Exposure to Violence and Grades: What Role Do Adults Play?
The active support of caring adults is an important resource in child and adolescent development. The unique role of adult support has been explored as a buffer between the effect of youth exposure to community violence and the proposed effect on academic functioning. Research has shown that there are a number of negative effects for youth exposed to violence including a negative impact on academic functioning. Adult support from parents and teachers has been shown to provide a protective factor from negative psychological influences among youth and a resource related to school performance. Following the stress-buffering hypothesis, a model was tested examining the moderating influence of adults in buffering the negative effects of violence exposure on youth's academic functioning. Findings from data gathered from youth residing in predominately violent communities supported previous research that demonstrated a positive relation between adolescent's exposure to violence and poor academic functioning. Adult support, however, did not moderate the effect of violence exposure on academic functioning. Implications and limitations of these findings suggest that adults play an important role in the lives of youth, but future research is needed in order to discern why support does not reduce the consequences of violence exposure.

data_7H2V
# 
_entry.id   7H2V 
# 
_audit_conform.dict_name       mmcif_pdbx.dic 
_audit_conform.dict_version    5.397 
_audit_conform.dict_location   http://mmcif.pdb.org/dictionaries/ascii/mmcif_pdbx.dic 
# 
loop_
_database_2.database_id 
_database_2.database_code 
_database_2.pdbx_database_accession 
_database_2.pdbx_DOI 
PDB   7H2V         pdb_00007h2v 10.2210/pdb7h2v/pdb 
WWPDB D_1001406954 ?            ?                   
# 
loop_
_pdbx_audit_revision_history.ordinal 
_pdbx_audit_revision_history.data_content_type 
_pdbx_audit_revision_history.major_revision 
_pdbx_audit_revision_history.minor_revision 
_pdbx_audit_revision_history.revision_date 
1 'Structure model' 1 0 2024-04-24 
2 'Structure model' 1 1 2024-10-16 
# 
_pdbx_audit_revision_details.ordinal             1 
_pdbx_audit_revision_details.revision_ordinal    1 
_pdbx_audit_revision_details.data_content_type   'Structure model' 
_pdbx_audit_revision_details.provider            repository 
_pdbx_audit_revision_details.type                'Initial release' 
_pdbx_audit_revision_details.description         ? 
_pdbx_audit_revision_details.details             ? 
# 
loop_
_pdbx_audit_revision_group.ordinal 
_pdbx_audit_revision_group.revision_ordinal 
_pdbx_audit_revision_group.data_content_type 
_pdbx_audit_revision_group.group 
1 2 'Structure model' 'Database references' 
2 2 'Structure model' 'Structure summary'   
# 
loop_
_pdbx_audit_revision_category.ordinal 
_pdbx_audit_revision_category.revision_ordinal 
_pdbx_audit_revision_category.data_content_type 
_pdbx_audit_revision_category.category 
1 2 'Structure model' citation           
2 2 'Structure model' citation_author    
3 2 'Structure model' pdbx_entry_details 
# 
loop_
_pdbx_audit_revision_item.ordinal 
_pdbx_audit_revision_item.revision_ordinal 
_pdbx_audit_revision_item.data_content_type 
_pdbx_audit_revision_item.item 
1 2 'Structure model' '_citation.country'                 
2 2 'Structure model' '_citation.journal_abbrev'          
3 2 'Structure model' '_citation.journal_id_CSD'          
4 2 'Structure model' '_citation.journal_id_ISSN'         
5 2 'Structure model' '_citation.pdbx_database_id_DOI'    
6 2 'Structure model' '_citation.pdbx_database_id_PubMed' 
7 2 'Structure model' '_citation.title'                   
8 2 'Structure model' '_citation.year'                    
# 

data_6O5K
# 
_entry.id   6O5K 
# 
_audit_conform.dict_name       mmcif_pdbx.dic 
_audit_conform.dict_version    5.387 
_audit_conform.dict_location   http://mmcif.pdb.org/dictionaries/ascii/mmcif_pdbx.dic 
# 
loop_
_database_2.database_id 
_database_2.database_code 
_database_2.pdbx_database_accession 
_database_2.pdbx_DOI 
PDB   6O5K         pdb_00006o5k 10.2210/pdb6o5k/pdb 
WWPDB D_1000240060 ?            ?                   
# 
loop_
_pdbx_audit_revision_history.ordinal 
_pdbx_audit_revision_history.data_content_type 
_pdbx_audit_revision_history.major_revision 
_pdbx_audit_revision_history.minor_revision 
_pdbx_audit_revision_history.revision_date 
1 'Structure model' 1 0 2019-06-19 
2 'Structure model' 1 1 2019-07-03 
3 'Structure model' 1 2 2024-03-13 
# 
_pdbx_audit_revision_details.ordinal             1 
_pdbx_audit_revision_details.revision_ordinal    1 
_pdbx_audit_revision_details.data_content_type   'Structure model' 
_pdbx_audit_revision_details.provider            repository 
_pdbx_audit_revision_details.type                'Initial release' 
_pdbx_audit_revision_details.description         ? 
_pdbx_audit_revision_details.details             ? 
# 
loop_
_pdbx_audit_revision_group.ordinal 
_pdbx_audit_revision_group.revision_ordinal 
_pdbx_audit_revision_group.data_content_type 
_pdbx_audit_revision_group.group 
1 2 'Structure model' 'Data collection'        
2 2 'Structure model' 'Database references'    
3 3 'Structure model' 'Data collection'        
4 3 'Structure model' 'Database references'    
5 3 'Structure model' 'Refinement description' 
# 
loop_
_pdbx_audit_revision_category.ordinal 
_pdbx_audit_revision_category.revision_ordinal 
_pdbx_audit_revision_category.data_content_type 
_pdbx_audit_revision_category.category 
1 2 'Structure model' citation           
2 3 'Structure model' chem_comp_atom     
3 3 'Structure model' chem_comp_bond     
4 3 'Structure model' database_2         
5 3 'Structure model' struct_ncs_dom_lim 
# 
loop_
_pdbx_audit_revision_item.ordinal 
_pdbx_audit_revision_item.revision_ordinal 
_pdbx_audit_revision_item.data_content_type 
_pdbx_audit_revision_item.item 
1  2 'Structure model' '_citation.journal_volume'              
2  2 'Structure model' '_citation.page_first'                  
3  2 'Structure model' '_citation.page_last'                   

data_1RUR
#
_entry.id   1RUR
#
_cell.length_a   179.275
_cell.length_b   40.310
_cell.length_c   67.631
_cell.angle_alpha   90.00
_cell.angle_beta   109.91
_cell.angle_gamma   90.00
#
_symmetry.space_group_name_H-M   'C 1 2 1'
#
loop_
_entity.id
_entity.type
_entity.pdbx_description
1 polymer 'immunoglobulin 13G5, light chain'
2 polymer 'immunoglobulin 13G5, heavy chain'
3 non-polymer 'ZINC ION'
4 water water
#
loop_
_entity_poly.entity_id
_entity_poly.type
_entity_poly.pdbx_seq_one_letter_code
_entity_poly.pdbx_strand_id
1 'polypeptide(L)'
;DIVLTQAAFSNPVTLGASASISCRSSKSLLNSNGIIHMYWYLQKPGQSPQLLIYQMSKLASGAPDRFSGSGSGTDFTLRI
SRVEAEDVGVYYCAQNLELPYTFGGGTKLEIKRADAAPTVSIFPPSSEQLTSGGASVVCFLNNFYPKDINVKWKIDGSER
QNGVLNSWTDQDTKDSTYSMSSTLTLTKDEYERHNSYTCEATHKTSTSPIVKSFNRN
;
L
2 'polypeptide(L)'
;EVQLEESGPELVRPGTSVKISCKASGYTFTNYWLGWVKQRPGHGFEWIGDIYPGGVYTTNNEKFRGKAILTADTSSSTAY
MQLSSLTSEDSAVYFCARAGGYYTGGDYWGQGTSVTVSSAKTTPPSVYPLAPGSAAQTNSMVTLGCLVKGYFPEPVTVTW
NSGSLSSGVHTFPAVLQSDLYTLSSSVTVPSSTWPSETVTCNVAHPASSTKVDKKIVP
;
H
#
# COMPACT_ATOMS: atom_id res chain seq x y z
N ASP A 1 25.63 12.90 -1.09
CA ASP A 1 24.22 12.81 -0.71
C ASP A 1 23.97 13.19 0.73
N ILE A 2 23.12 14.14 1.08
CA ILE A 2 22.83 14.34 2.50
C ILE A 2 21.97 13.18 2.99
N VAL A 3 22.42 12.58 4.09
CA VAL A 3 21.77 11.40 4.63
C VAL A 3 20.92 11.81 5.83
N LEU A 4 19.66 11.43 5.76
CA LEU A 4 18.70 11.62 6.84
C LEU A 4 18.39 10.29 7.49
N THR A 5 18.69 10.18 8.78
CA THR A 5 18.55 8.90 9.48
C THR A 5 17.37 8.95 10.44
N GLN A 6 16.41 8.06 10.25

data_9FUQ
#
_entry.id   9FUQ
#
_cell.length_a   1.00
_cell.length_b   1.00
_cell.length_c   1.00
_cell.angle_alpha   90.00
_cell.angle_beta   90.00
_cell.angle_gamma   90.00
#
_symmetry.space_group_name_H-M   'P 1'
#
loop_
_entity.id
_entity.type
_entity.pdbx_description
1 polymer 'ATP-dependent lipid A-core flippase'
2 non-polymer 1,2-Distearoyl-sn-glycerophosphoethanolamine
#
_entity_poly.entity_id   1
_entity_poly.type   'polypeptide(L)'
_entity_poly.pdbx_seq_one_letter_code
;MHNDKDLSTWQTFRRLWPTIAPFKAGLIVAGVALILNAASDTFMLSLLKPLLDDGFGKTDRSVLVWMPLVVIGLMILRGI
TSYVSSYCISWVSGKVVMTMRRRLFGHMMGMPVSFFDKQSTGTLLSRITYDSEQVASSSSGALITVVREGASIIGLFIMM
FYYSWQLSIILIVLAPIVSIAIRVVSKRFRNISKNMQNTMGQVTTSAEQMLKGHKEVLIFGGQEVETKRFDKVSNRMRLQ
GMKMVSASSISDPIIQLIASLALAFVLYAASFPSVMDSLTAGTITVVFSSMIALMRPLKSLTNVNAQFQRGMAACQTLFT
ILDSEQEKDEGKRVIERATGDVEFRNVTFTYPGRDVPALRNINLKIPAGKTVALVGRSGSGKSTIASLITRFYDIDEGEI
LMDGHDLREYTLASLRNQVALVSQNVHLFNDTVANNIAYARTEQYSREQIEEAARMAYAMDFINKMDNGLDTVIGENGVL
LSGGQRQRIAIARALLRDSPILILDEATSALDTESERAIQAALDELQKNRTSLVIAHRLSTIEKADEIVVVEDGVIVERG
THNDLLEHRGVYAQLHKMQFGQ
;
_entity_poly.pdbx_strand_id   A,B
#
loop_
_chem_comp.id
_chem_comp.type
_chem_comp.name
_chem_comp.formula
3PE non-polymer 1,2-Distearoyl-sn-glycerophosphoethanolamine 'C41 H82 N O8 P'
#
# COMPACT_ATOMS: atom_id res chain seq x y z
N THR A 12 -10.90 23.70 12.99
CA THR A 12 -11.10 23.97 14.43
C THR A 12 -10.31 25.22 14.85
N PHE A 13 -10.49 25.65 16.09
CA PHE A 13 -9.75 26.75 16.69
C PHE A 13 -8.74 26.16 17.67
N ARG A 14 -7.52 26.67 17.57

Doctor of Psychology in Clinical Psychology (PsyD)
Wagener, Linda M.
Youth and violence, Youth development, Parent and teenager, Adolescent psychology, Problem youth